Equipped with pontoons for marsh and water landings, it also is outfitted with state of art medical rescue equipment. As a sea rescue helicopter, it is named Starfish — an acronym for the aviation unit called STAR — Sheriff Tactical Air Response. (And fish for its use for water rescues).

During this time the aviation unit relocated to the Merritt Island Airport. This provided a central location in the county and decreased their response time in the event of an emergency or police operations.

“Depending on the weather, we can respond to the southernmost point of the county from our hanger to the location within 15 minutes, and in less than 12 minutes to northern points.” Brevard County Sheriff’s Aviation Unit Pilot and Deputy Scott Harris.

“Depending on the weather, we can respond to the southernmost point of the county from our hanger to the location within 15 minutes, and in less than 12 minutes to northern points,” said Pilot and Deputy Scott Harris.

Harris is one of the four pilots with the aviation unit. He joins Chief Pilot John Coppola, Deputy Stephen Lyon and Corporal Chris Sands as the primary pilots.

Along with Tactical Flight Officers and Pilots Dave Altmant and Joseph Barrera and Tactical Flight Officers Deputies Dave McCormick and Ron Story, they are at the ready as are a fleet of four on line helicopters, including a water rescue helicopter, to respond to any emergency either on land or on the waterways of Brevard County.

A view of the Cocoa Water Tower and U.S Highway 1 as seen airborne from a Brevard County Sheriff’s Aviation Unit helicopter. (Image by John M. Egan)

Within budget

“The aviation unit is just like any other business,” said Coppola. “You want to make sure it is operating properly and that your personnel are motivated and your equipment is well maintained. You watch your dollars and make sure you stay in budget.

“We maintain an extensive inventory of new parts, from 30,000-candlepower flood lights to rotor blades. One blade alone costs $90,000. Times two and that is $180,000,” said Coppola. “We have transmissions, bearings, gauges, headsets, skids and numerous other parts with a combined estimated value in the millions of dollars. These parts were acquired for a fraction of their original cost and in many cases just the cost of postage, through federal grants and forfeiture funds.”

Brevard County Sheriff’s Aviation Unit Tactical Flight Officer Dave McCormick waits on the tarmac in full flight gear at Merritt Island Airport. (Image by John M. Egan)

New duties

Tactical Flight Officer Dave McCormick of Merritt Island recently retired from Brevard County Sheriff’s Office as Deputy Commander.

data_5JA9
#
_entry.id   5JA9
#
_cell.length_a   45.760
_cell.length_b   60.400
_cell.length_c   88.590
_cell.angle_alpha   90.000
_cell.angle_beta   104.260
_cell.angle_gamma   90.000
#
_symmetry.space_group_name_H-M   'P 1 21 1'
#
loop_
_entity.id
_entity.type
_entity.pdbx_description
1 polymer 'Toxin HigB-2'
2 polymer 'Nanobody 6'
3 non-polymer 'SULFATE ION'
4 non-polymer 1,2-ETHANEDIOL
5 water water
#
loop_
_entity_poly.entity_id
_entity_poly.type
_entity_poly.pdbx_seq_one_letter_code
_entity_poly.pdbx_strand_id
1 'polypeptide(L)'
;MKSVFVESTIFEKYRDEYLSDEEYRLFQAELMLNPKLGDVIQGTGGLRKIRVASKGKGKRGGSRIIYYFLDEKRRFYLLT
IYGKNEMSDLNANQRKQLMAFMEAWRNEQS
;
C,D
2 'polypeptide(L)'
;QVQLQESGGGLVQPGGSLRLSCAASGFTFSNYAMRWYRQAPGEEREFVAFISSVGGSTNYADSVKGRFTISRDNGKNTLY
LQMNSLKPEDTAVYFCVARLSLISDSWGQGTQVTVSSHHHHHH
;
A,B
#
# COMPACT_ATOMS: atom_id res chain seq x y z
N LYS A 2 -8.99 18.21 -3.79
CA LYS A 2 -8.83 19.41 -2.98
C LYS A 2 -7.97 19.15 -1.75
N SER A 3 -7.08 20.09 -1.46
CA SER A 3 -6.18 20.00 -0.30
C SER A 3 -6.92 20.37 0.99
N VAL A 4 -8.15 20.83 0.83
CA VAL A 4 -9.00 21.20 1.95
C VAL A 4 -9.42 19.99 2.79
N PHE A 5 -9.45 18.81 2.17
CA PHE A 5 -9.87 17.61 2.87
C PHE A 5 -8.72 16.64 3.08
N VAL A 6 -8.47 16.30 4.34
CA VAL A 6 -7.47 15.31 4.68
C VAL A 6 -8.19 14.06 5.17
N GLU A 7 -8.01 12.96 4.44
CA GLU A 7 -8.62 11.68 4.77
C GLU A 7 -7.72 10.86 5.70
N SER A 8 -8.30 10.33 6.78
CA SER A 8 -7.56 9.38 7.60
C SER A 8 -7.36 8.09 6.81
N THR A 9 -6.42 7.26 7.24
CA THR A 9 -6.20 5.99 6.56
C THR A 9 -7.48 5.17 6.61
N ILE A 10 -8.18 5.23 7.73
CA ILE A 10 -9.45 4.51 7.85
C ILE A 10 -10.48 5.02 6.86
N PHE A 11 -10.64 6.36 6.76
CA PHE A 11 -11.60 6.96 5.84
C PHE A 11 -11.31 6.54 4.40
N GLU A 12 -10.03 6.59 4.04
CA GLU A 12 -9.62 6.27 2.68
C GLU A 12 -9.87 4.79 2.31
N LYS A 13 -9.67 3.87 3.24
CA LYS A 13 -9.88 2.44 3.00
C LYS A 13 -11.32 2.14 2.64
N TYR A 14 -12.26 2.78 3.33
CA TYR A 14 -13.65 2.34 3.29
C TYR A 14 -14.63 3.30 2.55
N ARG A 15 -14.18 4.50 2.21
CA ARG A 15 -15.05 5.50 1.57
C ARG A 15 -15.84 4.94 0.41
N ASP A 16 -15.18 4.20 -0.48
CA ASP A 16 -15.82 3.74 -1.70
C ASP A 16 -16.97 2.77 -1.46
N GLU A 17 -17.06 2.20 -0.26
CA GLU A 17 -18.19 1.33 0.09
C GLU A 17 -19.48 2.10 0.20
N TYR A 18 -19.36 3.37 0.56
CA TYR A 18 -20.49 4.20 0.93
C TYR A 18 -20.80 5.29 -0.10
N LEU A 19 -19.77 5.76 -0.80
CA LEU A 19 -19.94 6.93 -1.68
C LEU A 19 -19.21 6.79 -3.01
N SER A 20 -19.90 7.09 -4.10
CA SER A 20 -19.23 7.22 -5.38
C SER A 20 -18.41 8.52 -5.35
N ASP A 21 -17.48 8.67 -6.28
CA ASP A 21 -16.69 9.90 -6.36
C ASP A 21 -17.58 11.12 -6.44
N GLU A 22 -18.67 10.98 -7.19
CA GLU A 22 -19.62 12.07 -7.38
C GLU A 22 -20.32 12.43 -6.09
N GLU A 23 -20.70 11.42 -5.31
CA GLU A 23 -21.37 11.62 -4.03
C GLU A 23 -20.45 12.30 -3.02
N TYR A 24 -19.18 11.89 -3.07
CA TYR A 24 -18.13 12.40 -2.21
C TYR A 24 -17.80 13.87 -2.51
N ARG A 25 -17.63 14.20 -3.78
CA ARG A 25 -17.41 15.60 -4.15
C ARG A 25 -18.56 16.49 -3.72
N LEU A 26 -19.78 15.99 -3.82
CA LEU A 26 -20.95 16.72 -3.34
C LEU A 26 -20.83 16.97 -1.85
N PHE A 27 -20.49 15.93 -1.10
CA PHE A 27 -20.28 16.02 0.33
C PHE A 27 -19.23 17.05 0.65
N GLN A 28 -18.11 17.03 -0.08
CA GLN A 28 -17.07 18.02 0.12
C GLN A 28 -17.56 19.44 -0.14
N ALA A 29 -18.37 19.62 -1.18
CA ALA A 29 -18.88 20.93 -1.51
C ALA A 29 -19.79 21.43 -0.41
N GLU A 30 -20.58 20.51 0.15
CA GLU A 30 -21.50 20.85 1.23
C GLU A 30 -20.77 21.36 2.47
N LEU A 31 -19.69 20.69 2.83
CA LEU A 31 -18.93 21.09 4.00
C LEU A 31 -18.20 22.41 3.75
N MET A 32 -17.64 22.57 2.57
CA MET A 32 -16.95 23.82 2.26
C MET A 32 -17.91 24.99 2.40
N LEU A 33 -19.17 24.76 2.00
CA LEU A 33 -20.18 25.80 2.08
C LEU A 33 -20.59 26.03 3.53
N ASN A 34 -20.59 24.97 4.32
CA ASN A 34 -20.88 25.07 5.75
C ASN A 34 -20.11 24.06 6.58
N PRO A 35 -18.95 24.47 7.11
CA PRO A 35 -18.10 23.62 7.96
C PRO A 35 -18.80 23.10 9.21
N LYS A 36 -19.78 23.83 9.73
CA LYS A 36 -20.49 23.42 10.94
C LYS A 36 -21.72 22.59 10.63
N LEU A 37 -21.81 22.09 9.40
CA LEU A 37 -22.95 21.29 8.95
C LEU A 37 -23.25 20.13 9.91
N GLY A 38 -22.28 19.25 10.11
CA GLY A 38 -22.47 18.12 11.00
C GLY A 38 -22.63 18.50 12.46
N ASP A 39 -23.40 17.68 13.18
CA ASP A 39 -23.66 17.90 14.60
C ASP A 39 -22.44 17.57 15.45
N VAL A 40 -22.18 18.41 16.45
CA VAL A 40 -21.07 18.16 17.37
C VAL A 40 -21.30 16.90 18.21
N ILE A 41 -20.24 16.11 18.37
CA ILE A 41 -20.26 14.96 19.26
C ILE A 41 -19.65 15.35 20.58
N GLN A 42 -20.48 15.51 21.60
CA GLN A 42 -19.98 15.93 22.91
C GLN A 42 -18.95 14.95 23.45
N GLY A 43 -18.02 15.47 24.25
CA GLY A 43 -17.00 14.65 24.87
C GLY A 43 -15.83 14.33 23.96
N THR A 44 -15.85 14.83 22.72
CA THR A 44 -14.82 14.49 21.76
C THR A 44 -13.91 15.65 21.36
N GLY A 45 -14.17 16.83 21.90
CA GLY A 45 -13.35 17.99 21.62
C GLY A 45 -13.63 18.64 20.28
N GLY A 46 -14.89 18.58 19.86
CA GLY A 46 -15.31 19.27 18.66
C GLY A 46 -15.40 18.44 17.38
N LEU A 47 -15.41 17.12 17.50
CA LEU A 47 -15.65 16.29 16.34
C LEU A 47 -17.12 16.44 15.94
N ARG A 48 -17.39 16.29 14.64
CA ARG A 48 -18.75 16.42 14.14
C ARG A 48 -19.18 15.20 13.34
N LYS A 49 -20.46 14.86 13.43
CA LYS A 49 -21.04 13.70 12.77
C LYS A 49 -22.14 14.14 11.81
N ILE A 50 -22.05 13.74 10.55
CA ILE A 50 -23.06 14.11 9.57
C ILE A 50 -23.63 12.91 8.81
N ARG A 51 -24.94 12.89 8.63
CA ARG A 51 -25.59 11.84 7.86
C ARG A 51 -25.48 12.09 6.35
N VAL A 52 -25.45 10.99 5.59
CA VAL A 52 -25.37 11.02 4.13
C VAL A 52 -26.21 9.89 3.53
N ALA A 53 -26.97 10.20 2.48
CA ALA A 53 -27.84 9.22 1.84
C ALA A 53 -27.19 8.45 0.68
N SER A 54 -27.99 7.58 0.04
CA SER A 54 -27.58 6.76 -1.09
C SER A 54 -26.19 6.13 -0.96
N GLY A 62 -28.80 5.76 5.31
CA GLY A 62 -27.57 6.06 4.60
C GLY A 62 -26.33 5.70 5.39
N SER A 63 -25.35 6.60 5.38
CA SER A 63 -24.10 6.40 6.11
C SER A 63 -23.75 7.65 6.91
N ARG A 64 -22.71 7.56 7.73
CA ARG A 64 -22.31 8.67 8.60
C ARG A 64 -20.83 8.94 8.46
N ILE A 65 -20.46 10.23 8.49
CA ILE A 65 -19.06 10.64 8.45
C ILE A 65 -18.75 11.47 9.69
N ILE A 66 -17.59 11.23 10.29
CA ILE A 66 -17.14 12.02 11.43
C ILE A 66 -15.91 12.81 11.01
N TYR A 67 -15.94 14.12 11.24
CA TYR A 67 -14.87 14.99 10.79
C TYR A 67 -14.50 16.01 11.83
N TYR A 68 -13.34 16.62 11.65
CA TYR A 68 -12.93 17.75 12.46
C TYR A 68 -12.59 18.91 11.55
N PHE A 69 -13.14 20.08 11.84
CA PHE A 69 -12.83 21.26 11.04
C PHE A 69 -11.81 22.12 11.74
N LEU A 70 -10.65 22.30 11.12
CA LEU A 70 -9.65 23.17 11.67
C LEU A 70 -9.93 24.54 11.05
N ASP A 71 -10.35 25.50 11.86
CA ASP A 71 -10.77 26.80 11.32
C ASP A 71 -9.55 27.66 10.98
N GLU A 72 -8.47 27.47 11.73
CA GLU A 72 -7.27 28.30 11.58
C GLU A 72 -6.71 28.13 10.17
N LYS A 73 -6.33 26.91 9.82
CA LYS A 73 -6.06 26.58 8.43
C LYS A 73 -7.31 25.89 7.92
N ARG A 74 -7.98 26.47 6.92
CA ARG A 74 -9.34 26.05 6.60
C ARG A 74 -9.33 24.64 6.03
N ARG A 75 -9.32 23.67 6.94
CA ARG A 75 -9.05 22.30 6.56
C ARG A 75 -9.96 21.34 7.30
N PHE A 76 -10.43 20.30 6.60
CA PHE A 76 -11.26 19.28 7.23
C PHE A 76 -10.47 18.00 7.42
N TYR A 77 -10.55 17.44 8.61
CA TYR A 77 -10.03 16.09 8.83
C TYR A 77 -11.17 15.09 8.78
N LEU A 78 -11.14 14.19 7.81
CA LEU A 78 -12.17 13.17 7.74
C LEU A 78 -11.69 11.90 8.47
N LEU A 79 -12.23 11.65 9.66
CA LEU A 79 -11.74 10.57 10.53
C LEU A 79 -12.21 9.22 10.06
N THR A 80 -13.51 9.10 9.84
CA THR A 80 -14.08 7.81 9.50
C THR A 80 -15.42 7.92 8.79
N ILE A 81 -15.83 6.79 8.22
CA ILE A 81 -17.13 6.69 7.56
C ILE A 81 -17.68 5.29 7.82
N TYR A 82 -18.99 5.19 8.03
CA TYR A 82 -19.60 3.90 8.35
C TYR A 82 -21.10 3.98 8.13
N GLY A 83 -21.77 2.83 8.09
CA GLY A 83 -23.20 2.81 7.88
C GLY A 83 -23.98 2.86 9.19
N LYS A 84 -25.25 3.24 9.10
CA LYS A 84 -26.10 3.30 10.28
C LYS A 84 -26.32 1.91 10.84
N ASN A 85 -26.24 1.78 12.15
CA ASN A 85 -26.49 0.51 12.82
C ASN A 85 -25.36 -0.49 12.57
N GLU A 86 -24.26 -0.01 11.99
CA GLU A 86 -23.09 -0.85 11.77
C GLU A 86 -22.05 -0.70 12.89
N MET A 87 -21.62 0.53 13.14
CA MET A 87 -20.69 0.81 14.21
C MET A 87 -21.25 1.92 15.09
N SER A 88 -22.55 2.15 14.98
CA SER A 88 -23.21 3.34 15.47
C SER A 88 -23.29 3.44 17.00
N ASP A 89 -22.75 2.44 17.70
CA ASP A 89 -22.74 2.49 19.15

In his 30-year career he served in all aspects of the sheriff’s office from patrol, investigator, sergeant, lieutenant and deputy commander. After his retirement this past May, he became a member of the aviation unit as a volunteer Tactical Flight Officer.

“As a Tactical Flight Officer, I assist John Coppola and the other pilots in spotting, mapping, operating the cameras and sometimes they let me wipe the machine down,”  McCormick said.

McCormick is very humble, but an intricate part of the unit’s safe flying while providing an extra set of eyes to the sky. Tactical flight officers alert the pilot to other aircraft in the area such as low flying private aircraft or other helicopters and other aviation hazzards, such as large birds.

They operate the camera and mapping systems as well as the F.L.I.R., unit ( Forward Looking Infrared) an imaging technology that senses infrared radiation.

Like all other tactical flight officers, McCormick is trained to take over the controls in the event of a pilot’s emergency. They are trained how to hover the craft and land it safely.

The A. Max Brewer Bridge in Titusville as seen airborne from a Brevard County Sheriff’s Aviation Unit helicopter. (Image by John M. Egan)


“The most remarkable part about this unit is the costs, or the lack of costs, ” said McCormick. “Aviation units are very expensive to run. This unit is run on a shoestring, but it is run very well. And it has won all sorts of awards from all across the country for effectiveness. In reference to our parts inventory, these aircraft parts are set up so that the cost per hour compared to other units is unbelievably low.